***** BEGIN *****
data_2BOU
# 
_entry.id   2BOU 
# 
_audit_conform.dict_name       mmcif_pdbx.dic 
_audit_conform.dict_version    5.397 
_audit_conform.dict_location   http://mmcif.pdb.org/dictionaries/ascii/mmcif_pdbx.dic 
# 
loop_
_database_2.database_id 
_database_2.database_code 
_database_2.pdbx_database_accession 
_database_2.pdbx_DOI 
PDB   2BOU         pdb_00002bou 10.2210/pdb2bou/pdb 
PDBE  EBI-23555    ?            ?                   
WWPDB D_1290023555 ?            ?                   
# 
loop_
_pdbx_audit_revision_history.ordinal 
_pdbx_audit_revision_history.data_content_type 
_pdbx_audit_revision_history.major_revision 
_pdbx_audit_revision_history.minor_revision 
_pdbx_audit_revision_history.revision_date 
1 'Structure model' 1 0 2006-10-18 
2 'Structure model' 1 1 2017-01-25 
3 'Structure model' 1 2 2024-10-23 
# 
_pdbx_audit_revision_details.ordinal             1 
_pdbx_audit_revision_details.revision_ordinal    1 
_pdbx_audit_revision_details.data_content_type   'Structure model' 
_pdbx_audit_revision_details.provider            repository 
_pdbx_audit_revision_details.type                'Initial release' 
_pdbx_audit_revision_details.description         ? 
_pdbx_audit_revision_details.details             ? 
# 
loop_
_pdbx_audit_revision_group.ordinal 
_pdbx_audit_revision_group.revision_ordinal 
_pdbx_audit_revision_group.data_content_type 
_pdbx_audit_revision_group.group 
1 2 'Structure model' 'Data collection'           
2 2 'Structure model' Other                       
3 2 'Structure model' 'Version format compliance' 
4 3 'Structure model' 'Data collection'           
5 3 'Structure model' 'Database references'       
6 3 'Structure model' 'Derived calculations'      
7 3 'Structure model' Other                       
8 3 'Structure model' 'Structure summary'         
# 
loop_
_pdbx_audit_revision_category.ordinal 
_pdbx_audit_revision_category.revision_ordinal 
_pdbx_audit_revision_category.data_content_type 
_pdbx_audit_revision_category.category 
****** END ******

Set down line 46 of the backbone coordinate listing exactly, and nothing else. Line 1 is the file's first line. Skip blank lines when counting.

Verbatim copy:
6 3 'Structure model' 'Derived calculations'      